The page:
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is there a limit for string tension?

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(@doseme)
Active Member
Joined: 17 years ago
Posts: 4
Topic starter  

is there a rule for how much i can change the tuning on a partiuclar string in terms of steps before i have to change guage?


   
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(@musenfreund)
Illustrious Member
Joined: 22 years ago
Posts: 5108
 

I don't know if there's a rule, but I start getting nervous when I tune up one whole step.

Well we all shine on--like the moon and the stars and the sun.
-- John Lennon


   
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(@witchdoctor)
Estimable Member
Joined: 18 years ago
Posts: 124
 

Generally you can tune about a step either way on individual strings, but if you are changing the entire tuning of the guitar up or down you will affect the action and playability by changing tunings. There are string guage charts available online at a few different websites that will tell you what size to use for each note you are tuning to; maybe someone will chime in here with a link. Just remember that even a small tension change will affect the angle of the neck, and can throw the other strings out of tune, as well as changing the setup of a tremolo unit on a Strat or similar guitar.


   
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(@nicktorres)
Illustrious Member
Joined: 16 years ago
Posts: 5381
 

Right before it snaps I'd say.

But seriously, that snapping point changes over the life of the strings.

A whole step gives me the willies. I dunno, anyone want to tune up and keep track of how high you can get your E string before it breaks?


   
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(@noteboat)
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Joined: 21 years ago
Posts: 4921
 

I've always used a minor third as the limit for altered tunings before changing gauges.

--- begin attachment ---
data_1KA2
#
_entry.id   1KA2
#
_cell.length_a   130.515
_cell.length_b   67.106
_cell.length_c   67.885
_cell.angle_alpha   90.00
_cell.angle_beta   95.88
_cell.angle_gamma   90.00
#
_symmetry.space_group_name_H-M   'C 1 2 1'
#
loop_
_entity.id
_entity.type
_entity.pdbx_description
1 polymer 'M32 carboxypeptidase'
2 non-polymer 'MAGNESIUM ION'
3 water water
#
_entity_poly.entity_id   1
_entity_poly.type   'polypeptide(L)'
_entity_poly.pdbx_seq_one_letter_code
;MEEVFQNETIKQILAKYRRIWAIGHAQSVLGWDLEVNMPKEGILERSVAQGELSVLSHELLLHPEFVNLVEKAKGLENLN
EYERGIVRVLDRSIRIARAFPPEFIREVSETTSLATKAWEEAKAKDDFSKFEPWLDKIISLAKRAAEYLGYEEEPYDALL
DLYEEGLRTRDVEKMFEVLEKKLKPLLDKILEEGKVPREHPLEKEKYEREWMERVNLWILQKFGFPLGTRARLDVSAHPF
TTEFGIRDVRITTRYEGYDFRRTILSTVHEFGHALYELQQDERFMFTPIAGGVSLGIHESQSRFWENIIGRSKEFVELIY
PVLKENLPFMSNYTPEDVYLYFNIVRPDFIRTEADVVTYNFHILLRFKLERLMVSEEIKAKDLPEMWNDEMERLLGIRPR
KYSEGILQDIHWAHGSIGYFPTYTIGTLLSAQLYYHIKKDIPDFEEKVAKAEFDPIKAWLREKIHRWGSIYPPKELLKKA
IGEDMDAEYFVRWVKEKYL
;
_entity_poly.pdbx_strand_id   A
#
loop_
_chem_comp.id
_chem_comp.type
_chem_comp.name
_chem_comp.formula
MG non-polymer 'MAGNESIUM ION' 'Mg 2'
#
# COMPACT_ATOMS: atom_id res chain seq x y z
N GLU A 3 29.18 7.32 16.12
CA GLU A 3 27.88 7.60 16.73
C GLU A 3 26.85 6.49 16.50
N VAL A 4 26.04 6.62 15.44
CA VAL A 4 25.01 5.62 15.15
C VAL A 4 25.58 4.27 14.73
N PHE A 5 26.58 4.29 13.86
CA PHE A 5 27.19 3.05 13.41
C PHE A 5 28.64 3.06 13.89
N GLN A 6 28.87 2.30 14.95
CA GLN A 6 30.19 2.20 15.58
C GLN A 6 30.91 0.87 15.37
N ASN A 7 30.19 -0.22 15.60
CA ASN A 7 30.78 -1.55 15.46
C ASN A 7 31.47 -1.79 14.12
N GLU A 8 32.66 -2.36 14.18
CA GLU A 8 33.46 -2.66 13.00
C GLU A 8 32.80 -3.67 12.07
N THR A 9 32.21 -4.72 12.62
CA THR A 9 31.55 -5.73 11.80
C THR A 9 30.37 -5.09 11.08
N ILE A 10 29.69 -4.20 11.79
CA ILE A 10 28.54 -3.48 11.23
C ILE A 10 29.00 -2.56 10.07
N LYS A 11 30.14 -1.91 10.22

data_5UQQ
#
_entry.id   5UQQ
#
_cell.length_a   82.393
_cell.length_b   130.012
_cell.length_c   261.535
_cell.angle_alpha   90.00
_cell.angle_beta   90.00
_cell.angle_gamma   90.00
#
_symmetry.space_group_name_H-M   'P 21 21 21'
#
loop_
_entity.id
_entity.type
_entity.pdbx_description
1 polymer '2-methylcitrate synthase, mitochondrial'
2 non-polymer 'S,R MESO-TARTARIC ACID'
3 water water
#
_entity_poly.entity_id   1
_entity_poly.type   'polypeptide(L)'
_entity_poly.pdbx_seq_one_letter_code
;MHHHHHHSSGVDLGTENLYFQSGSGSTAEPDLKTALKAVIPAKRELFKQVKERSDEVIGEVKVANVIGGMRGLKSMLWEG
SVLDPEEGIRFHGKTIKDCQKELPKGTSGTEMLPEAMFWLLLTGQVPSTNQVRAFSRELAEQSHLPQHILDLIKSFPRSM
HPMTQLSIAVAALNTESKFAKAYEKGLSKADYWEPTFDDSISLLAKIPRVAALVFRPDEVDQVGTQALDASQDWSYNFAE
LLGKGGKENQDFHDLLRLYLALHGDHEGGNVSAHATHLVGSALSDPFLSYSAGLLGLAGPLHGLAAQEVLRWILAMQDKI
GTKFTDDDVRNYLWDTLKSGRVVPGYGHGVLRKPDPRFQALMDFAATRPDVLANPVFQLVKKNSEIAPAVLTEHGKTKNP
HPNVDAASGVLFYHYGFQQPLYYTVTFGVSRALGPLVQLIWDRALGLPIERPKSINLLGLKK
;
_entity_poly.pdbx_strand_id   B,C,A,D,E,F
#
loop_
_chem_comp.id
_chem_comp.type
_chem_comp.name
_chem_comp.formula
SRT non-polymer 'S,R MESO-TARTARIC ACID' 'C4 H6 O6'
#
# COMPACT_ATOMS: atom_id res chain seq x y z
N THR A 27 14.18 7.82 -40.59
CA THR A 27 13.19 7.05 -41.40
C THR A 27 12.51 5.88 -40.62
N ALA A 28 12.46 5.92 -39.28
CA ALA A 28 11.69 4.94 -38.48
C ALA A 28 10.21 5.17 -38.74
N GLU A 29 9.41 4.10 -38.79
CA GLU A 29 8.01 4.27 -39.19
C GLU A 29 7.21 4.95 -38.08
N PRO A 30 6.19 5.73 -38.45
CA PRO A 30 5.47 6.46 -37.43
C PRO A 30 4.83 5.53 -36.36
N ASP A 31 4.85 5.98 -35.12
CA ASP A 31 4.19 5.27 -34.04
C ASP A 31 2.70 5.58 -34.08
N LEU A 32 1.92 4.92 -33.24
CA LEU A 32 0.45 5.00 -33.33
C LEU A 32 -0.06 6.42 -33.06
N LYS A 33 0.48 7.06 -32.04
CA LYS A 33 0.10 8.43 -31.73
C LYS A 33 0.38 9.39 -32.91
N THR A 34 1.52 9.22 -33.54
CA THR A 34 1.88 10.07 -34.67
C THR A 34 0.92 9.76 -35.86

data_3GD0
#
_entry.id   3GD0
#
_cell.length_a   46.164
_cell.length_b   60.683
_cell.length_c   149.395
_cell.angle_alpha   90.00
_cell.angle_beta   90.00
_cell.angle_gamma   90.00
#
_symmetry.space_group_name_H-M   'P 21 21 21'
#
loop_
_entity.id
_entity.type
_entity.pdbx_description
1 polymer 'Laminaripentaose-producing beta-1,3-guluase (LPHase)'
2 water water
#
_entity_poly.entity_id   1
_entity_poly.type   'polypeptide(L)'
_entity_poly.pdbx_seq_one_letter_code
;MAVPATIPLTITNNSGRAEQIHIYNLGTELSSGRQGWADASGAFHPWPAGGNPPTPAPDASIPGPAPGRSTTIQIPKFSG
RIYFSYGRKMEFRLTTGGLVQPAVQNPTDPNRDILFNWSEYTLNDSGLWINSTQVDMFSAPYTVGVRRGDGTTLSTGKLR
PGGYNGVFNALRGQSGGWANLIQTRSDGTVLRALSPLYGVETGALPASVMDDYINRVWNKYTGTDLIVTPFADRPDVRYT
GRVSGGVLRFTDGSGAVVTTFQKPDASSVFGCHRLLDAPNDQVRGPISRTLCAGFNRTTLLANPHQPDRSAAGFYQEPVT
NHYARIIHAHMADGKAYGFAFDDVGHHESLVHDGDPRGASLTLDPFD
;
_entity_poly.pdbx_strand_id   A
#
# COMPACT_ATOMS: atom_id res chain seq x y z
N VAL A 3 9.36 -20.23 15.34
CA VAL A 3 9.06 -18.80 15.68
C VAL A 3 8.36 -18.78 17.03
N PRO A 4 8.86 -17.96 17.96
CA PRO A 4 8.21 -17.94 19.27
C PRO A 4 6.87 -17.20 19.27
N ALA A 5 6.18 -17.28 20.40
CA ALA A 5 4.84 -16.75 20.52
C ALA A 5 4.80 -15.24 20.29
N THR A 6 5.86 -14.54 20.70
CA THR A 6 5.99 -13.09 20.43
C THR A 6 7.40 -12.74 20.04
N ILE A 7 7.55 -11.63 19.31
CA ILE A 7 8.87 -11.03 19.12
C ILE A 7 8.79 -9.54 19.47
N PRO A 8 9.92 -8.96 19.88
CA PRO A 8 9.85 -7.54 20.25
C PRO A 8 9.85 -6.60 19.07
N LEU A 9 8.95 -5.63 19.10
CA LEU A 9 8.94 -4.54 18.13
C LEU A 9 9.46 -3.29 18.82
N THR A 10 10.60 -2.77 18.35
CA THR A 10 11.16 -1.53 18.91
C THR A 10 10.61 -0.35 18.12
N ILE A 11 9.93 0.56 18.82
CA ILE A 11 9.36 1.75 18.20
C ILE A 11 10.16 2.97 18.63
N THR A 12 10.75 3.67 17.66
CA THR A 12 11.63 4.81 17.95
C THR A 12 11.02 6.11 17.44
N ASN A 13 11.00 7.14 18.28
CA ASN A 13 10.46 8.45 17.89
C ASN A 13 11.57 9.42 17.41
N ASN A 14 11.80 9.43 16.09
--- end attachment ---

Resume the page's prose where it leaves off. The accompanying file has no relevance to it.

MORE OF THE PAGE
Guitar teacher offering lessons in Plainfield IL


   
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(@steinar-gregertsen)
Honorable Member
Joined: 19 years ago
Posts: 503
 

I dunno, anyone want to tune up and keep track of how high you can get your E string before it breaks?

I've done some experimenting with this on my 25" scale lap steels - I've had a 011 tuned up to G without problems. So I think most strings can take more abuse than we imagine - problem is when you tune them down to 'normal' tension again, most of the 'snap', 'twang', or whatever will be gone because it's been overstretched. This is especially true regarding the wound strings,- tune a 056 string up to G for a 'dobro' tuning, play it a little and bring it down to D for an open-D tuning, and it's completely lifeless and dull sounding...

Steinar

"Play to express, not to impress"
Website - YouTube


   
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(@nicktorres)
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Joined: 16 years ago
Posts: 5381
 

You're a brave man steinar


   
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(@ricochet)
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Joined: 21 years ago
Posts: 7833
 

Hey, the strings Martin sells for dobros in GBDGBD tuning are .016-.056" gauge. Some of the squareneck players use .070 bottom strings in that tuning. I notice D'Addario shows their .070" nickel wound string going all the way up to A on the tension chart!

For a while I was on a heavy string craze and had .017-.070" nickel wounds on my roundneck Johnson Tricone for Open G or Open D tunings, having figured each string's gauge for the heaviest I'd want for the pitch it would be tuned to in either of those tunings that would give the higher tension. An idiot borrowed it and tuned it to standard tuning after I'd expressly forbidden him to do so, warning that the strings were so gauged to be the heaviest for the downtuned tunings, then he complained that the strings were hard on his fingers. Didn't hurt the Johnson, but I think as Steinar said the strings may have lost some sparkle. Total tension in Open D or G on the 25.5" scale was in the 210-220 pound range. Dunno in standard, that would have been off of D'Addario's chart.

I found that the heavy string tension overloads the resonator cones with too much downforce. They vibrate more freely and give better volume and tone with lighter strings. I'm using .012-.052" strings now, same as on my electrics. I'm saving the heavy ones to put on my lap steels where they work fine for D, G or E tuning. Hard on the tuners to crank 'em up to high bass G, though, and I've never learned to do much that's useful with that tuning.

"A cheerful heart is good medicine."


   
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